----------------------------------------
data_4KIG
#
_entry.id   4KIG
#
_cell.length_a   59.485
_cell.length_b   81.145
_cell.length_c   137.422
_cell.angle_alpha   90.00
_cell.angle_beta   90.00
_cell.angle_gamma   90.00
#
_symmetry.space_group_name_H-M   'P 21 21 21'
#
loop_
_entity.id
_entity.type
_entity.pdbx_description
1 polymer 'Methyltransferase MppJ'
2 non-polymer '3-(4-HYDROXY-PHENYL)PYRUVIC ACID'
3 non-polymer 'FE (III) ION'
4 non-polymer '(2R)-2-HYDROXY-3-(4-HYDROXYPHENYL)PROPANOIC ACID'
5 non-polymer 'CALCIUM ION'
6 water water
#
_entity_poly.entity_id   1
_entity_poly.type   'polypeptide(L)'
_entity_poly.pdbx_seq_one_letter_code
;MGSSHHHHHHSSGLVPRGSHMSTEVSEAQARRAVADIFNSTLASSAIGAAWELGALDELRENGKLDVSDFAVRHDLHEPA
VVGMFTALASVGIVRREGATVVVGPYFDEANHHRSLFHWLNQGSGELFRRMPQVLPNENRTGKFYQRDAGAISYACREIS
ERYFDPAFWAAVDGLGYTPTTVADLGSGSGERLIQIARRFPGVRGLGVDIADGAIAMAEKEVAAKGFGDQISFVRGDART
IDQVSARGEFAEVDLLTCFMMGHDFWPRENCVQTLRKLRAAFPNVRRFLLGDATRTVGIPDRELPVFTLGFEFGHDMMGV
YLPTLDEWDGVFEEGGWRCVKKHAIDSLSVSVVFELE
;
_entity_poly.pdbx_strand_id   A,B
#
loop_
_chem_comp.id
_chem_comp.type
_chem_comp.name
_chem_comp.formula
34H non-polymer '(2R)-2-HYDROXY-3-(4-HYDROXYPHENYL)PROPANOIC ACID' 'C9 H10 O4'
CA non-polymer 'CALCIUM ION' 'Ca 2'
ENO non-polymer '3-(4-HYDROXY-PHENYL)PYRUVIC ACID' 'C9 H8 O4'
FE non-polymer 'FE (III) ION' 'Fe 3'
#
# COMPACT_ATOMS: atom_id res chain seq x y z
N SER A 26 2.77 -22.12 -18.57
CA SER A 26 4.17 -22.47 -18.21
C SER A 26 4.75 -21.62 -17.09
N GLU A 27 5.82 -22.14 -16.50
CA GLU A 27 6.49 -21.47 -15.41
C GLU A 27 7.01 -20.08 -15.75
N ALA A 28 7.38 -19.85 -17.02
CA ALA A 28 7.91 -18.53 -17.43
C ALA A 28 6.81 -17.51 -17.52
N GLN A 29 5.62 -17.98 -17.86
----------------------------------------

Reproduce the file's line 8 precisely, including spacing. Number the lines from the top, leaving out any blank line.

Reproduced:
_cell.angle_alpha   90.00